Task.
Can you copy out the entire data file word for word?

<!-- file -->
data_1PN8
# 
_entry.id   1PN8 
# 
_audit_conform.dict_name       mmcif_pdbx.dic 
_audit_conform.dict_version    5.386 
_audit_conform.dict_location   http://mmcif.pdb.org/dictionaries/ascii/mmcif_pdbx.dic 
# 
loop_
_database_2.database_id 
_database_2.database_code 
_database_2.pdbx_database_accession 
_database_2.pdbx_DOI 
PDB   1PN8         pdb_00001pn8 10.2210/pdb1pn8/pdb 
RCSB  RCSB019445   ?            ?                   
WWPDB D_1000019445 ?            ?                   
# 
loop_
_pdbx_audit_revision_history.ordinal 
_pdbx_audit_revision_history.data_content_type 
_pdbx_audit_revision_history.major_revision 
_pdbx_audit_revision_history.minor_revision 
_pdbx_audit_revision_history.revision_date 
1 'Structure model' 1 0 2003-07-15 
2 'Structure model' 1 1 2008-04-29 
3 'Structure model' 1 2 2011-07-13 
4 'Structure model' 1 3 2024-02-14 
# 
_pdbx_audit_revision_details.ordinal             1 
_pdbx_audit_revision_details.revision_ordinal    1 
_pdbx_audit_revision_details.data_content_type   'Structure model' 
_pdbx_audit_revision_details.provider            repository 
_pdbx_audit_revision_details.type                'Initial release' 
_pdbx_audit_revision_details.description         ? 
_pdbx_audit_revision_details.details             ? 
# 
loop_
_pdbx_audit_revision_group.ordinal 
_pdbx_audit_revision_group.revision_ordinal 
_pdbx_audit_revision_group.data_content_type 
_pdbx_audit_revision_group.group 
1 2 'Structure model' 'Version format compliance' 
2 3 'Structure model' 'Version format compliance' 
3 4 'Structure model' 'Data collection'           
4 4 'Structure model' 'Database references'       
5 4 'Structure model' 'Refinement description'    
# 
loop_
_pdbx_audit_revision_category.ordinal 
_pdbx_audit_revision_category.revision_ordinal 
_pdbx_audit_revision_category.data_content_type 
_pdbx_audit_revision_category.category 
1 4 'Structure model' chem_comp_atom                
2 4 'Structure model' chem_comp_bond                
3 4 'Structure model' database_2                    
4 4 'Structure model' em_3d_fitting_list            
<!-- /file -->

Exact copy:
data_1PN8
# 
_entry.id   1PN8 
# 
_audit_conform.dict_name       mmcif_pdbx.dic 
_audit_conform.dict_version    5.386 
_audit_conform.dict_location   http://mmcif.pdb.org/dictionaries/ascii/mmcif_pdbx.dic 
# 
loop_
_database_2.database_id 
_database_2.database_code 
_database_2.pdbx_database_accession 
_database_2.pdbx_DOI 
PDB   1PN8         pdb_00001pn8 10.2210/pdb1pn8/pdb 
RCSB  RCSB019445   ?            ?                   
WWPDB D_1000019445 ?            ?                   
# 
loop_
_pdbx_audit_revision_history.ordinal 
_pdbx_audit_revision_history.data_content_type 
_pdbx_audit_revision_history.major_revision 
_pdbx_audit_revision_history.minor_revision 
_pdbx_audit_revision_history.revision_date 
1 'Structure model' 1 0 2003-07-15 
2 'Structure model' 1 1 2008-04-29 
3 'Structure model' 1 2 2011-07-13 
4 'Structure model' 1 3 2024-02-14 
# 
_pdbx_audit_revision_details.ordinal             1 
_pdbx_audit_revision_details.revision_ordinal    1 
_pdbx_audit_revision_details.data_content_type   'Structure model' 
_pdbx_audit_revision_details.provider            repository 
_pdbx_audit_revision_details.type                'Initial release' 
_pdbx_audit_revision_details.description         ? 
_pdbx_audit_revision_details.details             ? 
# 
loop_
_pdbx_audit_revision_group.ordinal 
_pdbx_audit_revision_group.revision_ordinal 
_pdbx_audit_revision_group.data_content_type 
_pdbx_audit_revision_group.group 
1 2 'Structure model' 'Version format compliance' 
2 3 'Structure model' 'Version format compliance' 
3 4 'Structure model' 'Data collection'           
4 4 'Structure model' 'Database references'       
5 4 'Structure model' 'Refinement description'    
# 
loop_
_pdbx_audit_revision_category.ordinal 
_pdbx_audit_revision_category.revision_ordinal 
_pdbx_audit_revision_category.data_content_type 
_pdbx_audit_revision_category.category 
1 4 'Structure model' chem_comp_atom                
2 4 'Structure model' chem_comp_bond                
3 4 'Structure model' database_2                    
4 4 'Structure model' em_3d_fitting_list            